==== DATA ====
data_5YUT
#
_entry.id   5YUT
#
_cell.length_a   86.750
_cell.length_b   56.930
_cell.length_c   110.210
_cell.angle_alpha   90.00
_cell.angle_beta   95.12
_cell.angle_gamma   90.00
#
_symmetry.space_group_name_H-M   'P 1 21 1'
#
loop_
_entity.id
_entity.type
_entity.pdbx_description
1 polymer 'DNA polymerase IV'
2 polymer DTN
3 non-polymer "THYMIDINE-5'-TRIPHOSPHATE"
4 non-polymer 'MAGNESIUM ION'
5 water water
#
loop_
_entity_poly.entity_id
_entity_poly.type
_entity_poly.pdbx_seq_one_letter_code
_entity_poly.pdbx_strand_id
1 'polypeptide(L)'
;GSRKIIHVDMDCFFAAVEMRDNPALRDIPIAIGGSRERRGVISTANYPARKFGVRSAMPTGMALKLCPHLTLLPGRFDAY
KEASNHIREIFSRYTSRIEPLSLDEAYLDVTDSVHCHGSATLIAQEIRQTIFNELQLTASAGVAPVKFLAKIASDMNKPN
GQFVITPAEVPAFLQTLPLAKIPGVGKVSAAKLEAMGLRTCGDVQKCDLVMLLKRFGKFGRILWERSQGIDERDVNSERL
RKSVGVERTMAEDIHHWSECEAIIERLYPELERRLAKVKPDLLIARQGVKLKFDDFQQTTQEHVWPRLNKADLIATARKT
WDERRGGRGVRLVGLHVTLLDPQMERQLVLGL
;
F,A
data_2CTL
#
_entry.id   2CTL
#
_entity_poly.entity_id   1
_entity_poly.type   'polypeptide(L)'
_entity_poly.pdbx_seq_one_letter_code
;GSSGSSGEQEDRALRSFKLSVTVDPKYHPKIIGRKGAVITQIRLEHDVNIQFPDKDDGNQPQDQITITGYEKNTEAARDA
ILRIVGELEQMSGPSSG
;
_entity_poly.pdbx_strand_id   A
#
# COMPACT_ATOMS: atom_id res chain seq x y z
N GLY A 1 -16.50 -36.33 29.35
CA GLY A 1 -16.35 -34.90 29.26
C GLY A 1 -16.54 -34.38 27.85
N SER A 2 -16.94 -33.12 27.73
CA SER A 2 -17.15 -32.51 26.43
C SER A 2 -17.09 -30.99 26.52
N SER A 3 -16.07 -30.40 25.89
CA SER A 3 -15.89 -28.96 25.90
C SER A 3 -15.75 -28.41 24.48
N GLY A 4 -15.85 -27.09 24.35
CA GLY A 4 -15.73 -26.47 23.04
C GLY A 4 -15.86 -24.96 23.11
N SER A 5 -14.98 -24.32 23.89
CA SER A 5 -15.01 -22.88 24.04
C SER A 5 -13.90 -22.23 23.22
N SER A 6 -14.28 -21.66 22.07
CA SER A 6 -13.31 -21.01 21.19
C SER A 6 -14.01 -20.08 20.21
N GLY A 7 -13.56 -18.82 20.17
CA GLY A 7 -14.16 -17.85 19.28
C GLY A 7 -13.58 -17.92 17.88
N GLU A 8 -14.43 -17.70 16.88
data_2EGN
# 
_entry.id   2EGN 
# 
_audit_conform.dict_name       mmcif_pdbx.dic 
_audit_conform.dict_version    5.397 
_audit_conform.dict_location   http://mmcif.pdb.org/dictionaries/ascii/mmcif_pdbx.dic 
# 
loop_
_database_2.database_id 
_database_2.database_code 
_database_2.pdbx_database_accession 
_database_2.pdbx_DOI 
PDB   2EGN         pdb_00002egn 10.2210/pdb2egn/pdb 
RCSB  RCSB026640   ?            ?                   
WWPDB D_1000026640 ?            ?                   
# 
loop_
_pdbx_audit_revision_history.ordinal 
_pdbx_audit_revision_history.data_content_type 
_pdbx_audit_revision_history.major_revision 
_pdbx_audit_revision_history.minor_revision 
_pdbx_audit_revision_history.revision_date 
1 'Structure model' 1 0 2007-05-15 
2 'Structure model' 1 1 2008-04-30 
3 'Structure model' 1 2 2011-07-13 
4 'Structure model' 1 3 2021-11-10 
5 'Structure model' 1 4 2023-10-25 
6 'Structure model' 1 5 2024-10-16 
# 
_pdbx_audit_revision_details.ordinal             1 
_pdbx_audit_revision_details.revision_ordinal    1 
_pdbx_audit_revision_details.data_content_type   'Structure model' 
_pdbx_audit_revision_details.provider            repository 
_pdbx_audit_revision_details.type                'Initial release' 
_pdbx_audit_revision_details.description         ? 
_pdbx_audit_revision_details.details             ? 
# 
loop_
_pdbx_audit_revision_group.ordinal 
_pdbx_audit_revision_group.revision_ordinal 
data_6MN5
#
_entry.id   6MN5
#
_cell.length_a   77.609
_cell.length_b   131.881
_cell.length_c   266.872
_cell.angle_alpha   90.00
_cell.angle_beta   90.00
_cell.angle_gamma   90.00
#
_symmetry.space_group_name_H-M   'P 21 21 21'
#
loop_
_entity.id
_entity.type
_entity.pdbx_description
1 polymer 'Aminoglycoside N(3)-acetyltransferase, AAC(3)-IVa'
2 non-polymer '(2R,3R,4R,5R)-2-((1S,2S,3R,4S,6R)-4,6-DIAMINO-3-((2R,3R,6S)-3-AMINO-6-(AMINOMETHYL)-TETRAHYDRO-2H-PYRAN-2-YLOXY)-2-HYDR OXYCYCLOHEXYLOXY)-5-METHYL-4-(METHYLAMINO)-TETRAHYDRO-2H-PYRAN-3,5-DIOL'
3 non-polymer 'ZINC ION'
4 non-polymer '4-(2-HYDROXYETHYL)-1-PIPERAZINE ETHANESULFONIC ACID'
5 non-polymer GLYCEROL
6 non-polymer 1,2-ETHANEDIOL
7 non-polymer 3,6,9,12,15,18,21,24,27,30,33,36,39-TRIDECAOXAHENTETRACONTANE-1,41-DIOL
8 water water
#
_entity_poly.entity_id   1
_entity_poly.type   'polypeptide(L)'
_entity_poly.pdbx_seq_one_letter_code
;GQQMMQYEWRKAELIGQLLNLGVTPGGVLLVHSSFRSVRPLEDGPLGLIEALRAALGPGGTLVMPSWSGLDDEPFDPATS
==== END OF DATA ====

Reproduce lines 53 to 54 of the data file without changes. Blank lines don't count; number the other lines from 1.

N SER A 2 -16.94 -33.12 27.73
CA SER A 2 -17.15 -32.51 26.43